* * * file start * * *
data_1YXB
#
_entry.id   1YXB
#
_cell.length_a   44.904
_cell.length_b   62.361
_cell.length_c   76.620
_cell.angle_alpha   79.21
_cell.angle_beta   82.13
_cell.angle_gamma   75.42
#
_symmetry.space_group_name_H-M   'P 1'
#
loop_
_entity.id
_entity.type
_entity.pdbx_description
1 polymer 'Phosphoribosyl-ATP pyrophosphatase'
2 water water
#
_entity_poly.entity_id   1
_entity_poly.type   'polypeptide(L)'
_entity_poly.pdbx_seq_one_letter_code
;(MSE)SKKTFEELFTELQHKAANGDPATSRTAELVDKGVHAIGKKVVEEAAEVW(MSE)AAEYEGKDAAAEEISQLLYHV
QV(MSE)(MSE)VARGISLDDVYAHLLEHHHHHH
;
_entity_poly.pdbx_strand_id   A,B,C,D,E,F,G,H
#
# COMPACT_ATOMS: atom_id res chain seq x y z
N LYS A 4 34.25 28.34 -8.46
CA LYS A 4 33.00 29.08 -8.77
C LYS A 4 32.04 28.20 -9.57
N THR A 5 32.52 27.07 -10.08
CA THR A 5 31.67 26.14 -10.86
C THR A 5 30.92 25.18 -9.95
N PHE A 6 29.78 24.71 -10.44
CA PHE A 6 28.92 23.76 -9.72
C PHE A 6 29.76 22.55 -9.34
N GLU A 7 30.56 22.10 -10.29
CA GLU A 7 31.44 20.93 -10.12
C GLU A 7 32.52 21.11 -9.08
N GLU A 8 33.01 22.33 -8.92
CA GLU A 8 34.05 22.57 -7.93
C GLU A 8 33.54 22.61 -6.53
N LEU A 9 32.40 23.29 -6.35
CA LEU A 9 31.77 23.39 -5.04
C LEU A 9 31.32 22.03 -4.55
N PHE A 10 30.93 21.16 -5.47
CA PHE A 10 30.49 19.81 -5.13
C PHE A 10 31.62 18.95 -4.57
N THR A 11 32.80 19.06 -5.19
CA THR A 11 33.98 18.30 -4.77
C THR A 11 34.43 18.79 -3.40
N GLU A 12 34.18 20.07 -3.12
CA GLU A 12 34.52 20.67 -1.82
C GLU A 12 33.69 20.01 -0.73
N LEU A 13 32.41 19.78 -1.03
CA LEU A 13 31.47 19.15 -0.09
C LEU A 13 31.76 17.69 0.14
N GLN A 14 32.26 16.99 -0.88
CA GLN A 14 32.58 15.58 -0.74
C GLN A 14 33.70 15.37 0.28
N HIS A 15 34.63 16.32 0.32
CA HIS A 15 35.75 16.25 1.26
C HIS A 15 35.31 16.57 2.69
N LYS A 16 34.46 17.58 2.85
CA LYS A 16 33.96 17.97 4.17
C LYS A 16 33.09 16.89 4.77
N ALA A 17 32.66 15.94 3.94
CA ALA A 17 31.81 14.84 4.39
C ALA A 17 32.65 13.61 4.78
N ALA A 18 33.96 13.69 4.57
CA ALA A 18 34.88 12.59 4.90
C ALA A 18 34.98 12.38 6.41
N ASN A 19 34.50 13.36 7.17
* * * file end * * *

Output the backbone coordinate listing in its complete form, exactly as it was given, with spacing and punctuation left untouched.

data_1YXB
#
_entry.id   1YXB
#
_cell.length_a   44.904
_cell.length_b   62.361
_cell.length_c   76.620
_cell.angle_alpha   79.21
_cell.angle_beta   82.13
_cell.angle_gamma   75.42
#
_symmetry.space_group_name_H-M   'P 1'
#
loop_
_entity.id
_entity.type
_entity.pdbx_description
1 polymer 'Phosphoribosyl-ATP pyrophosphatase'
2 water water
#
_entity_poly.entity_id   1
_entity_poly.type   'polypeptide(L)'
_entity_poly.pdbx_seq_one_letter_code
;(MSE)SKKTFEELFTELQHKAANGDPATSRTAELVDKGVHAIGKKVVEEAAEVW(MSE)AAEYEGKDAAAEEISQLLYHV
QV(MSE)(MSE)VARGISLDDVYAHLLEHHHHHH
;
_entity_poly.pdbx_strand_id   A,B,C,D,E,F,G,H
#
# COMPACT_ATOMS: atom_id res chain seq x y z
N LYS A 4 34.25 28.34 -8.46
CA LYS A 4 33.00 29.08 -8.77
C LYS A 4 32.04 28.20 -9.57
N THR A 5 32.52 27.07 -10.08
CA THR A 5 31.67 26.14 -10.86
C THR A 5 30.92 25.18 -9.95
N PHE A 6 29.78 24.71 -10.44
CA PHE A 6 28.92 23.76 -9.72
C PHE A 6 29.76 22.55 -9.34
N GLU A 7 30.56 22.10 -10.29
CA GLU A 7 31.44 20.93 -10.12
C GLU A 7 32.52 21.11 -9.08
N GLU A 8 33.01 22.33 -8.92
CA GLU A 8 34.05 22.57 -7.93
C GLU A 8 33.54 22.61 -6.53
N LEU A 9 32.40 23.29 -6.35
CA LEU A 9 31.77 23.39 -5.04
C LEU A 9 31.32 22.03 -4.55
N PHE A 10 30.93 21.16 -5.47
CA PHE A 10 30.49 19.81 -5.13
C PHE A 10 31.62 18.95 -4.57
N THR A 11 32.80 19.06 -5.19
CA THR A 11 33.98 18.30 -4.77
C THR A 11 34.43 18.79 -3.40
N GLU A 12 34.18 20.07 -3.12
CA GLU A 12 34.52 20.67 -1.82
C GLU A 12 33.69 20.01 -0.73
N LEU A 13 32.41 19.78 -1.03
CA LEU A 13 31.47 19.15 -0.09
C LEU A 13 31.76 17.69 0.14
N GLN A 14 32.26 16.99 -0.88
CA GLN A 14 32.58 15.58 -0.74
C GLN A 14 33.70 15.37 0.28
N HIS A 15 34.63 16.32 0.32
CA HIS A 15 35.75 16.25 1.26
C HIS A 15 35.31 16.57 2.69
N LYS A 16 34.46 17.58 2.85
CA LYS A 16 33.96 17.97 4.17
C LYS A 16 33.09 16.89 4.77
N ALA A 17 32.66 15.94 3.94
CA ALA A 17 31.81 14.84 4.39
C ALA A 17 32.65 13.61 4.78
N ALA A 18 33.96 13.69 4.57
CA ALA A 18 34.88 12.59 4.90
C ALA A 18 34.98 12.38 6.41
N ASN A 19 34.50 13.36 7.17